A young prince with expert fighting skills acquires the Dagger of Time, and unknowingly releases the powerful Sands of Time with it. Now he is trapped in a palace with sand creatures and most undo the unfortunate deed he has done.


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Cast overview:
Prince / Palace Guard (voice)
Joanna Wasick ...
Farah (voice)
Vizier (voice)
William Knight ...
Sultan (voice)
Warren Burton ...
King Shahraman (voice)


In ancient Persia, a young prince and his father's army raid a city where the prince acquires the Dagger of Time. With captured women of the palace and the dagger in their clutches, the army heads to the palace of the Maharajah to show him the dagger. In the Maharajah's throne room is the Hourglass in which the dagger is embedded into. The prince places the dagger into the hourglass where without realizing it, he releases the ancient Sands of Time. Now with the entire palace infected with sand creatures and dilapidated into ruin, only three remain: The Prince, Farah and the evil Vizier. You must play as the prince and use the dagger as your ultimate weapon with Farah as your sidekick and the Vizier as your ultimate enemy. Written by commanderblue

Plot Summary | Add Synopsis


In My Quest for Redemption, I Must Control Time Itself


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Parents Guide:





Release Date:

4 November 2003 (USA)  »

Also Known As:

Prince of Persia: Piaski czasu  »

Company Credits

Production Co:

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Did You Know?


There is a code you can input upon starting a new game (while staying outside on the balcony) that will load a 3D version of the first level from the original Prince Of Persia game from 1989. While tricky to do (it may take a few tries), and while the level/mini-game has no end (the team didn't have enough time to complete it), it still has two main goals (attaining a sword and getting into the secret room) and it's fun to go and see. Inside the secret room you will find 24 pack cases and empty bottles of POP drinks (a play on the European nickname for soda/soft drink - "pop" as in "bottles of pop" and the Prince Of Persia acronym as well), a giant poster of the POP Team themselves and stands full of Penguin Caffeinated Mints (which explains why the team put the company's credit into the end game Credits). The only sign of what the Penguin stand is, is because the stand logo has one word: "Penguin", a penguin logo and the mainly orange packaging. The company's website looks almost the same four years after the game was made. You can also use the Landscape button to see glimpses into the secret room, and it changes every time you swap screens. See more »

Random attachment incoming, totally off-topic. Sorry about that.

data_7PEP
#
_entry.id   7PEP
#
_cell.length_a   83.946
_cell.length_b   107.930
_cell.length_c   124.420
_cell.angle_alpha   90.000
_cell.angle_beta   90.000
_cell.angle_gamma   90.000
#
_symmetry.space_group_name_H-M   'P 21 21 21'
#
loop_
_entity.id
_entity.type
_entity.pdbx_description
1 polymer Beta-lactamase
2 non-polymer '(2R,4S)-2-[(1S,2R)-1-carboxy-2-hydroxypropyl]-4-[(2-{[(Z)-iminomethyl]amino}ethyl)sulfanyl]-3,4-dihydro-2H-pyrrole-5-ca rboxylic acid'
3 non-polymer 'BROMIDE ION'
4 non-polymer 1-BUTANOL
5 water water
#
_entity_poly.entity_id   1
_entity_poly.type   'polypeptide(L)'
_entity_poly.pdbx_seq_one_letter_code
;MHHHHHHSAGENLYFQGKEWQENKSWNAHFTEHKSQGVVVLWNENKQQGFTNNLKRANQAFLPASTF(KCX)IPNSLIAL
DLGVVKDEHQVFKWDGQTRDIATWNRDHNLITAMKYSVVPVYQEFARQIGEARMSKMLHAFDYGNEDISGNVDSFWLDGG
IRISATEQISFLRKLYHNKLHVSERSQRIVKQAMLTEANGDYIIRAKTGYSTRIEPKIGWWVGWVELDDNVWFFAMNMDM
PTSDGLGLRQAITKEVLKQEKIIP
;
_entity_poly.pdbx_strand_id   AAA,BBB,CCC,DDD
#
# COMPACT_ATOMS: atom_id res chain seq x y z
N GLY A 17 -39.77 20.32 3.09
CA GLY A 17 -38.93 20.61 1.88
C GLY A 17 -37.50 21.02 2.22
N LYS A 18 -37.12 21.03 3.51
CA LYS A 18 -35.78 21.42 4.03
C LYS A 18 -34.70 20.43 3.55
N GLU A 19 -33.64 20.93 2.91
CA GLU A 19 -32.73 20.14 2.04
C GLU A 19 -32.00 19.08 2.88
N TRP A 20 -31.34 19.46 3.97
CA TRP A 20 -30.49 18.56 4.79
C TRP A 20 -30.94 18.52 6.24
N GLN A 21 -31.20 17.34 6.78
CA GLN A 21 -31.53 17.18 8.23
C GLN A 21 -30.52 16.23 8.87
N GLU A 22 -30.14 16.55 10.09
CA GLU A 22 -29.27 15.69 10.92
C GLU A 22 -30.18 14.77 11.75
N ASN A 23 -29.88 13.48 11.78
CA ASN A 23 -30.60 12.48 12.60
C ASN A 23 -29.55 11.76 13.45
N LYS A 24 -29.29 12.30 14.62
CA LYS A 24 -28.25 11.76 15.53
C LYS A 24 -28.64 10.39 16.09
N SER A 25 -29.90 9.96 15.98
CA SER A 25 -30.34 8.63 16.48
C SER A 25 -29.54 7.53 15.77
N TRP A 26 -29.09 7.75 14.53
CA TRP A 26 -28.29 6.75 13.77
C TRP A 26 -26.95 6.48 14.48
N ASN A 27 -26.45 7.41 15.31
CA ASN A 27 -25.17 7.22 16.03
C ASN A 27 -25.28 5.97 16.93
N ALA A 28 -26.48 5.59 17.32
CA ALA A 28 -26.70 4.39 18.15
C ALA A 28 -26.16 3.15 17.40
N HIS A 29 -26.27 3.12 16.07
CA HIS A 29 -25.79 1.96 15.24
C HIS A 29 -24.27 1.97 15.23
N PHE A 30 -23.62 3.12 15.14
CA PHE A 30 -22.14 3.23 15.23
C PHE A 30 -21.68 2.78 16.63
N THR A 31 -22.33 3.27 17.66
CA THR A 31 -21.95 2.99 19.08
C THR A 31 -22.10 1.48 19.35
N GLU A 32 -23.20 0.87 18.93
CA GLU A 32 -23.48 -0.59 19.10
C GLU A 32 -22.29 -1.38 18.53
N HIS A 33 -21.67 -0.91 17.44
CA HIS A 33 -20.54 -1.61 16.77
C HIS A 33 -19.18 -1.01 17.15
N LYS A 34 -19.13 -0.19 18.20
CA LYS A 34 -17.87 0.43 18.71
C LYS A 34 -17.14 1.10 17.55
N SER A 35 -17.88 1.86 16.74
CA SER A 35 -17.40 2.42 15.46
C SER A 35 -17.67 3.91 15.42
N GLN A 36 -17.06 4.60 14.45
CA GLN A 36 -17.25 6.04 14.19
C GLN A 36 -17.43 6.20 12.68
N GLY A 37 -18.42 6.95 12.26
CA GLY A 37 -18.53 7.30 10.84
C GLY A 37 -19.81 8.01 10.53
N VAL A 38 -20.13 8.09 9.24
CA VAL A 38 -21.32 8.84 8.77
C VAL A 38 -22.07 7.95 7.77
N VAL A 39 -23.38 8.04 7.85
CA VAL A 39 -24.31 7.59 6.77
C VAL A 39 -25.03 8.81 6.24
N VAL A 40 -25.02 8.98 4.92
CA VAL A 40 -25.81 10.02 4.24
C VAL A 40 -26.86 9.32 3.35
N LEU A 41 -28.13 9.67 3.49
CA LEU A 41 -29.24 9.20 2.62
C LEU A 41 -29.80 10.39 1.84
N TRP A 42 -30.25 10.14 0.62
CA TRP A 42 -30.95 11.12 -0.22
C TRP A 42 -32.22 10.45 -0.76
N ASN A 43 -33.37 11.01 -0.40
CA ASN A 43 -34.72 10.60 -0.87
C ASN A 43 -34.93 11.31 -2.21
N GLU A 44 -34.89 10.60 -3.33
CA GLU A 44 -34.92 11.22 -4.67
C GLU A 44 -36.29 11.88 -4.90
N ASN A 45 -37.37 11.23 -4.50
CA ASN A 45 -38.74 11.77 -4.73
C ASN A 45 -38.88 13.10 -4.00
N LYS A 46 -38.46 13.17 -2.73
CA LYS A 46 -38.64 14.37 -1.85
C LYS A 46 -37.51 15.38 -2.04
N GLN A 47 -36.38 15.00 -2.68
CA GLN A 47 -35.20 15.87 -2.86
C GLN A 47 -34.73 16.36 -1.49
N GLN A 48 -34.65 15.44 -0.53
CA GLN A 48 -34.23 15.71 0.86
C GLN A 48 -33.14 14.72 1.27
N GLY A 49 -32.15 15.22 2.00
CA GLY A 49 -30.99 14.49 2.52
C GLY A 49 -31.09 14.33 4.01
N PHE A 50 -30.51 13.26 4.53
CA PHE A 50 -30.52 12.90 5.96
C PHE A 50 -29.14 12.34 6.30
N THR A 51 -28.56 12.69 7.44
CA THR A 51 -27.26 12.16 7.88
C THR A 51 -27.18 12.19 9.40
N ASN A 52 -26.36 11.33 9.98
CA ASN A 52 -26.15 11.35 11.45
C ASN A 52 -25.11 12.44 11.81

Farah: Fine. Take all the time you need. I'll read a book.
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Referenced in Prince of Persia (2008) See more »

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User Reviews

Zelda meets Soulreaver.
24 December 2003 | by See all my reviews

"Prince of Persia: The Sands of Time" is a pleasant gaming-experience with a unique atmosphere and truly stunning visuals (see the animations for yourself, and you'll know what I'm talkin about!).

To be honest: PoP - Sands of Time lacks innovation, as most elements of gameplay have already been seen before. Many camera-techniques, most riddles and a fair share of the controls have obviously been inspired by "The Legend Of Zelda - Ocarina of Time", some visuals (especially the outdoor locations) resemble "Ico", and if you ever played "Soul Reaver 2", you won't lose the feeling that you somehow know what's gonna happen next.

Nevertheless, PoP was one of the most capturing and entertaining pieces of software to hit my system in a "long" time, because all the (wisely chosen) elements were put together so artfully, that the final product is at least as "fresh" as most of its mental predecessors were at their time. One thing that impressed me was the nearly endless repertoire of moves the Prince can perform and combine without ever leaving the player's control. You never really *notice* the engine enabling you to perform the moves at ´the specified spots... everything just WORKS, and it works well. The Prince is without a doubt one of the most agile heroes ever to appear in a game: He runs up or along walls, climbs most any surface, walljumps like mario and does somersaults, cartwheels, backflips and helldoIknowwhatelse when and wherever you want him to. As for the fighting system, PoP has taken a great leap forward in comparison to everything available up to now, as it combines the arcade-like fighting with a blocking-system quick as lightning and some matrix-moves that are marvelously cool to look at. The graphics are well done (best hair animation ever!), although some people might not like the blurry filter that lies on the entire scenery, but in my opinion it just helps creating a wonderful "Arabian tales" atmosphere. Music's alright when it's playing (mostly in fight scenes... silence is your friendly companion for the largest part of the journey). Just imagine oriental tunes with a slight touch of industrial. If you like atmospheric adventures with a lot of artistic jumping, climbing and swordfighting, this one's for you.


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